A Garden Grows in the Bahamas

04
Mar 2013
The idea of living on an island has always filled me with romantic notions. I’ve had a Robinson Crusoe fantasy since I first read the book as a child. Reality, however is not always wrapped up in such a pretty picture. While many tropical islands have an abundance of fresh fruits and vegetables, such was not the case on this sandy cay.

The residents of Great Harbour Island have delicious seafood to put on their plates, but fresh fruits and vegetables are few and far between. There are stores on the island well stocked with canned provisions {and information about BPA has me eating as little canned as possible} but anything fresh and green was brought with us over from the mainland. A new program on the island working towards self reliance is changing all that. Begun by a few home owners in cooperation with the Bahamian government, a farming project has been started at the local school. At home, I’ve seen first hand how involving schoolchildren with the growth of fruits and vegetables piques their interest in actually eating the finished product, so I was anxious to learn more.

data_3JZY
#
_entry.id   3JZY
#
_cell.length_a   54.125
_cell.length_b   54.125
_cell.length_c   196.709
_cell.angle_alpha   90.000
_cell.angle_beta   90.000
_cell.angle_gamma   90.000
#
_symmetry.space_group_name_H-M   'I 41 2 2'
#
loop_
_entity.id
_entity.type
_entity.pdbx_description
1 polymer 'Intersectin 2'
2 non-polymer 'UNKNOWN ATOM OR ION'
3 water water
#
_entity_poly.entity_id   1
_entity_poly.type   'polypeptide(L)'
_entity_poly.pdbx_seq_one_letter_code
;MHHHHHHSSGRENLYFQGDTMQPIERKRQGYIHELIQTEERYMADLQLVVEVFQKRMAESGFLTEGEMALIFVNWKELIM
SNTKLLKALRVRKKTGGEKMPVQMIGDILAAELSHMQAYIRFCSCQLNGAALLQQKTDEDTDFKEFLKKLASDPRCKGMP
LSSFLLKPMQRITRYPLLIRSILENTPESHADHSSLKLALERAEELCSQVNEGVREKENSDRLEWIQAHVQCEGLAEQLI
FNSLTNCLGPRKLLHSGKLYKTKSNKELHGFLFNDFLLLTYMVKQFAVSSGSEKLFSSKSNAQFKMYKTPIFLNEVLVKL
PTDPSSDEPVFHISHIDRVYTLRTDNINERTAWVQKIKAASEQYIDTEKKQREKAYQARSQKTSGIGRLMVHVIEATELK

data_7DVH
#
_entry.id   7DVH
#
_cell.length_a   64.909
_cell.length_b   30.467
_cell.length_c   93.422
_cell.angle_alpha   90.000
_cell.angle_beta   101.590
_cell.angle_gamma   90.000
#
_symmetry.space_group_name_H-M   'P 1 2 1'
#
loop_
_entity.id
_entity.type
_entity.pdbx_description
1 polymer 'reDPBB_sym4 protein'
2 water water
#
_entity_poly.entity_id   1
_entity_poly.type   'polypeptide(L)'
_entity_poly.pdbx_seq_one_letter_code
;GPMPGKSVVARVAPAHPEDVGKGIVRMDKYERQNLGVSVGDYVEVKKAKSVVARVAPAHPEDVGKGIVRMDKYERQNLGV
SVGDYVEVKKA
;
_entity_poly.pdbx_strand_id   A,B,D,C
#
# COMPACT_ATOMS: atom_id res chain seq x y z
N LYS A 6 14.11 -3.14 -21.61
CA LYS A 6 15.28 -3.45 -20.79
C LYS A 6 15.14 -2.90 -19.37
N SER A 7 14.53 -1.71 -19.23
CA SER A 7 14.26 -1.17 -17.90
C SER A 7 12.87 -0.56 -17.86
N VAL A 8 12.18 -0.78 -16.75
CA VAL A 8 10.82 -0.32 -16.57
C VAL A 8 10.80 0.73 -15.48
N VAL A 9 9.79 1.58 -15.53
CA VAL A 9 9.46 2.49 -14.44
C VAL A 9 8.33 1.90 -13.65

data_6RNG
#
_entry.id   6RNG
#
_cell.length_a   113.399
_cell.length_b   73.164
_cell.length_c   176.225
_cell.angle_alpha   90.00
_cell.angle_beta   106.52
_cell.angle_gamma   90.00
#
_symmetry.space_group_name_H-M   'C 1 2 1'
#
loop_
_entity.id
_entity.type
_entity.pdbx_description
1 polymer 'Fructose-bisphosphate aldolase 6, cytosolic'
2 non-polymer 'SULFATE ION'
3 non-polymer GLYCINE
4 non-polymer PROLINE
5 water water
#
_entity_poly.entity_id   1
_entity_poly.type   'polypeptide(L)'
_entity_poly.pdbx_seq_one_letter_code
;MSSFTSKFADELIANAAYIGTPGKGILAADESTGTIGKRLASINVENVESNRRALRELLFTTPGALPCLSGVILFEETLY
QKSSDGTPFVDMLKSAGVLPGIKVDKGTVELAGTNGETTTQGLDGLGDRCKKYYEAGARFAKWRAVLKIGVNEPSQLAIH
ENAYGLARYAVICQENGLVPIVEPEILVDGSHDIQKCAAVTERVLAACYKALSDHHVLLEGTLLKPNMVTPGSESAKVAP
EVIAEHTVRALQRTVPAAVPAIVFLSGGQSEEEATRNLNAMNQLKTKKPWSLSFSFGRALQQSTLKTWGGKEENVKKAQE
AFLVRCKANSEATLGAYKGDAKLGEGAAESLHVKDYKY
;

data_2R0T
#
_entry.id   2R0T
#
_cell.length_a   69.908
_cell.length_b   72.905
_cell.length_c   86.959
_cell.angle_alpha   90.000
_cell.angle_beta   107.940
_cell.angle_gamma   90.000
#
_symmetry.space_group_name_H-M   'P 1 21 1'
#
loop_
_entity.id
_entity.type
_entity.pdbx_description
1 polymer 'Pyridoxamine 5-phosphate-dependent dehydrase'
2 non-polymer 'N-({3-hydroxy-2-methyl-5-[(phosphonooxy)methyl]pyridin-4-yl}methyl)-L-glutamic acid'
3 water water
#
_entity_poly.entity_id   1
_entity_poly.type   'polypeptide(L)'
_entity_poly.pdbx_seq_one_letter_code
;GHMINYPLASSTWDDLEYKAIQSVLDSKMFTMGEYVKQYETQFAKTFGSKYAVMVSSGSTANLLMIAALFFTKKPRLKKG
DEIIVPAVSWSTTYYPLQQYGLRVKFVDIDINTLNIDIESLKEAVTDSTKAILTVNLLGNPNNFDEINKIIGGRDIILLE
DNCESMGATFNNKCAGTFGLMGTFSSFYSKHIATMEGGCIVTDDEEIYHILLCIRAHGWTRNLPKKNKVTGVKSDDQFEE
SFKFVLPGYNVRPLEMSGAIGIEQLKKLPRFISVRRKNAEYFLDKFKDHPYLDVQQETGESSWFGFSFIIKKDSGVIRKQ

This exciting endeavor has everyone talking about food. When I chatted with a young girl from the school, she told me how her friends liked to pick off leaves to munch on during the day. Another friend loved working in the dirt and picking weeds. It was obvious the project had made an impression and her enthusiasm for the garden beamed in her smile.

Composting will become an active part of the cycle, with residents using bio-degradable bags for kitchen waste to turn into a nutrient rich additive for the soil.

Hydroponics is another method being used to grow some of the vegetables without soil.

That evening we had just picked collard greens sautéed with garlic and drizzled with balsamic. The Island was definitely onto a good thing.

Now they just need a scarecrow to keep out the mischievous garden thieves!